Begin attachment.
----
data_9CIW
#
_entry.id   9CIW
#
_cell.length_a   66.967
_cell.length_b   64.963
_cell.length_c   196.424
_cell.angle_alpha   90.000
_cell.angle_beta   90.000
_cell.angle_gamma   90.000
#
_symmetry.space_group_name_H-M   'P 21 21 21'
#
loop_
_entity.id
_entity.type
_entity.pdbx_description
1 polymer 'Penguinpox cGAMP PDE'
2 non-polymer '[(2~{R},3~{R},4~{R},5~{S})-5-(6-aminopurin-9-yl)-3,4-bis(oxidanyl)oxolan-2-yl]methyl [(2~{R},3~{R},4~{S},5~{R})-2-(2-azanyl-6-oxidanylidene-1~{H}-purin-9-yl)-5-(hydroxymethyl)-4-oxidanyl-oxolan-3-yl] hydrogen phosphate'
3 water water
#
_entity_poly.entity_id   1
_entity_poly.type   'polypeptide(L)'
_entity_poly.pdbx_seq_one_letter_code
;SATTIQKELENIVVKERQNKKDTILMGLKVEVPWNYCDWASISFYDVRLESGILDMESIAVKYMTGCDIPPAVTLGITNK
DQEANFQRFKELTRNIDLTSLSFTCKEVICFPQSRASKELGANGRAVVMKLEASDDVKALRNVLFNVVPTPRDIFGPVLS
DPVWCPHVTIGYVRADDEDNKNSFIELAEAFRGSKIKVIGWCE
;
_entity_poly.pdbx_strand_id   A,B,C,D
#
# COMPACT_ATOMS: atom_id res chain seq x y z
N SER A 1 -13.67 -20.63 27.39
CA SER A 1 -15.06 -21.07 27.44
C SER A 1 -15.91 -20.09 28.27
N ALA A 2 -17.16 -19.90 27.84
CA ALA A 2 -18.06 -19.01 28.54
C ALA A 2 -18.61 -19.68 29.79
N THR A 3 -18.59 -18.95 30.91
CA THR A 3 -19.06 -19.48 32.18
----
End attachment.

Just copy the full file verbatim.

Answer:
data_9CIW
#
_entry.id   9CIW
#
_cell.length_a   66.967
_cell.length_b   64.963
_cell.length_c   196.424
_cell.angle_alpha   90.000
_cell.angle_beta   90.000
_cell.angle_gamma   90.000
#
_symmetry.space_group_name_H-M   'P 21 21 21'
#
loop_
_entity.id
_entity.type
_entity.pdbx_description
1 polymer 'Penguinpox cGAMP PDE'
2 non-polymer '[(2~{R},3~{R},4~{R},5~{S})-5-(6-aminopurin-9-yl)-3,4-bis(oxidanyl)oxolan-2-yl]methyl [(2~{R},3~{R},4~{S},5~{R})-2-(2-azanyl-6-oxidanylidene-1~{H}-purin-9-yl)-5-(hydroxymethyl)-4-oxidanyl-oxolan-3-yl] hydrogen phosphate'
3 water water
#
_entity_poly.entity_id   1
_entity_poly.type   'polypeptide(L)'
_entity_poly.pdbx_seq_one_letter_code
;SATTIQKELENIVVKERQNKKDTILMGLKVEVPWNYCDWASISFYDVRLESGILDMESIAVKYMTGCDIPPAVTLGITNK
DQEANFQRFKELTRNIDLTSLSFTCKEVICFPQSRASKELGANGRAVVMKLEASDDVKALRNVLFNVVPTPRDIFGPVLS
DPVWCPHVTIGYVRADDEDNKNSFIELAEAFRGSKIKVIGWCE
;
_entity_poly.pdbx_strand_id   A,B,C,D
#
# COMPACT_ATOMS: atom_id res chain seq x y z
N SER A 1 -13.67 -20.63 27.39
CA SER A 1 -15.06 -21.07 27.44
C SER A 1 -15.91 -20.09 28.27
N ALA A 2 -17.16 -19.90 27.84
CA ALA A 2 -18.06 -19.01 28.54
C ALA A 2 -18.61 -19.68 29.79
N THR A 3 -18.59 -18.95 30.91
CA THR A 3 -19.06 -19.48 32.18